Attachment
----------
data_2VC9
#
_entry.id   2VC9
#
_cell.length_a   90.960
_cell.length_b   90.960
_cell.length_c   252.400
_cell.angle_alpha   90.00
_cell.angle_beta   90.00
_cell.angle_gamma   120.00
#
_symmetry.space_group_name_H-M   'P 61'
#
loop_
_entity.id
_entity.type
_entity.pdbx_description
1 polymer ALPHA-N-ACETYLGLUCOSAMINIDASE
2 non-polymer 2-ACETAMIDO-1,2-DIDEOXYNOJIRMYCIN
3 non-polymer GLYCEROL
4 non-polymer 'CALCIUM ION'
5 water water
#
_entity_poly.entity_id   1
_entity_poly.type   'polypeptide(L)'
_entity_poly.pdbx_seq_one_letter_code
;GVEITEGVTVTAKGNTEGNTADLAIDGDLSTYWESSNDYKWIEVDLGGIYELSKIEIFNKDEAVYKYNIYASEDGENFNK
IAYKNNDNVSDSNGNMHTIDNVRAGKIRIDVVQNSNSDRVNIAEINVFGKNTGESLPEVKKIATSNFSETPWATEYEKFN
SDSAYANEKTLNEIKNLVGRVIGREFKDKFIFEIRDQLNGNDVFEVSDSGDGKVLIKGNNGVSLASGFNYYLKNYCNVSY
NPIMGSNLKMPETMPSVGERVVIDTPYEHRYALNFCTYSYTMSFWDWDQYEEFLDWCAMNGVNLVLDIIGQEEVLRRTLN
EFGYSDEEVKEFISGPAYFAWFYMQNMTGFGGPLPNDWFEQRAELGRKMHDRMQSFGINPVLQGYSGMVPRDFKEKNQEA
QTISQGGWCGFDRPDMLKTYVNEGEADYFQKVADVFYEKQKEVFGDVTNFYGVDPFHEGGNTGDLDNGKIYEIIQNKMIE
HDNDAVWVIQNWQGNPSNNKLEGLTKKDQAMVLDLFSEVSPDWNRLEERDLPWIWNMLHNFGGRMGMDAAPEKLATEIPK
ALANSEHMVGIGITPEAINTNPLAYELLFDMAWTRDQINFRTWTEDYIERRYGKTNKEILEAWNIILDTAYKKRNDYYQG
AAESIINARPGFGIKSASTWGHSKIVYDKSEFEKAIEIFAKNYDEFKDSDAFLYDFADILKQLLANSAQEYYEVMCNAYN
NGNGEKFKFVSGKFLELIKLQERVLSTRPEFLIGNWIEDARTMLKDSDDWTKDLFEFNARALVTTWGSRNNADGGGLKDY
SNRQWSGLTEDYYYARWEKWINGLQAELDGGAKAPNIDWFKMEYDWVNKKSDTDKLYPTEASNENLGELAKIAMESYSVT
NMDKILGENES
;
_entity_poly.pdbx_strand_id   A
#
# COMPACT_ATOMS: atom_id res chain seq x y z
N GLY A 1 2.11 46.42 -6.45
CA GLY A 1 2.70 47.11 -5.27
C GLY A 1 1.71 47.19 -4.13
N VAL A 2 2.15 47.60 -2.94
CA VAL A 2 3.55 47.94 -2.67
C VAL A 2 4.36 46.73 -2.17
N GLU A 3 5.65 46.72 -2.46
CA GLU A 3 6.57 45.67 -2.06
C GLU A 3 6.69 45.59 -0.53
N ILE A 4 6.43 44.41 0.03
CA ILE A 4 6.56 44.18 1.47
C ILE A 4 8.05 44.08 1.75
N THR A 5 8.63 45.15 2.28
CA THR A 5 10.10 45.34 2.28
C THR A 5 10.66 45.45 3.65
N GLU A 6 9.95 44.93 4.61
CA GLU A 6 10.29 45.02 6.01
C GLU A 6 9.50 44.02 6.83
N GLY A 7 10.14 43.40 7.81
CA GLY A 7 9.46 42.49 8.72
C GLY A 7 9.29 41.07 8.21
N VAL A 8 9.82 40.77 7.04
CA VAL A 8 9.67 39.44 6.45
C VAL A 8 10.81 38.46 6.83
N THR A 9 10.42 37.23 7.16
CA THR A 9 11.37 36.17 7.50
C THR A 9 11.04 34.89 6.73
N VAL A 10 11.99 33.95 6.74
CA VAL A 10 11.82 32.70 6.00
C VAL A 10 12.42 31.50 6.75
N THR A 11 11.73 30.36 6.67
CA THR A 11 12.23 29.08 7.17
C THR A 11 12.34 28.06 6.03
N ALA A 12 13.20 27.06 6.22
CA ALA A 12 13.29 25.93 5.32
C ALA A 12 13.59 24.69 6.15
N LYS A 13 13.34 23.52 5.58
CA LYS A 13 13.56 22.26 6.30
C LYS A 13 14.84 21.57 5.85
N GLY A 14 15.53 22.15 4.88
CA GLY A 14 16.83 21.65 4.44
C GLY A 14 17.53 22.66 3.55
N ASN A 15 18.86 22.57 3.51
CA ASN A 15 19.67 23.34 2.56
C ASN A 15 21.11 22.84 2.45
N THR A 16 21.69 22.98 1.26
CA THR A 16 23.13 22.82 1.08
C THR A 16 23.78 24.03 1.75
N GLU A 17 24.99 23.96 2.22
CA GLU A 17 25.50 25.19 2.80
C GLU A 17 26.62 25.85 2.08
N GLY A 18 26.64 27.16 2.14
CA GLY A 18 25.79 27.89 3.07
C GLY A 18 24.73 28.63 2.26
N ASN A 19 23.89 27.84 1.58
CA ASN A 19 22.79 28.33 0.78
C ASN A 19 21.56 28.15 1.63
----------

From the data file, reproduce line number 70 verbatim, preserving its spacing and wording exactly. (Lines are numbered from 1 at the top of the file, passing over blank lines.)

N VAL A 10 11.99 33.95 6.74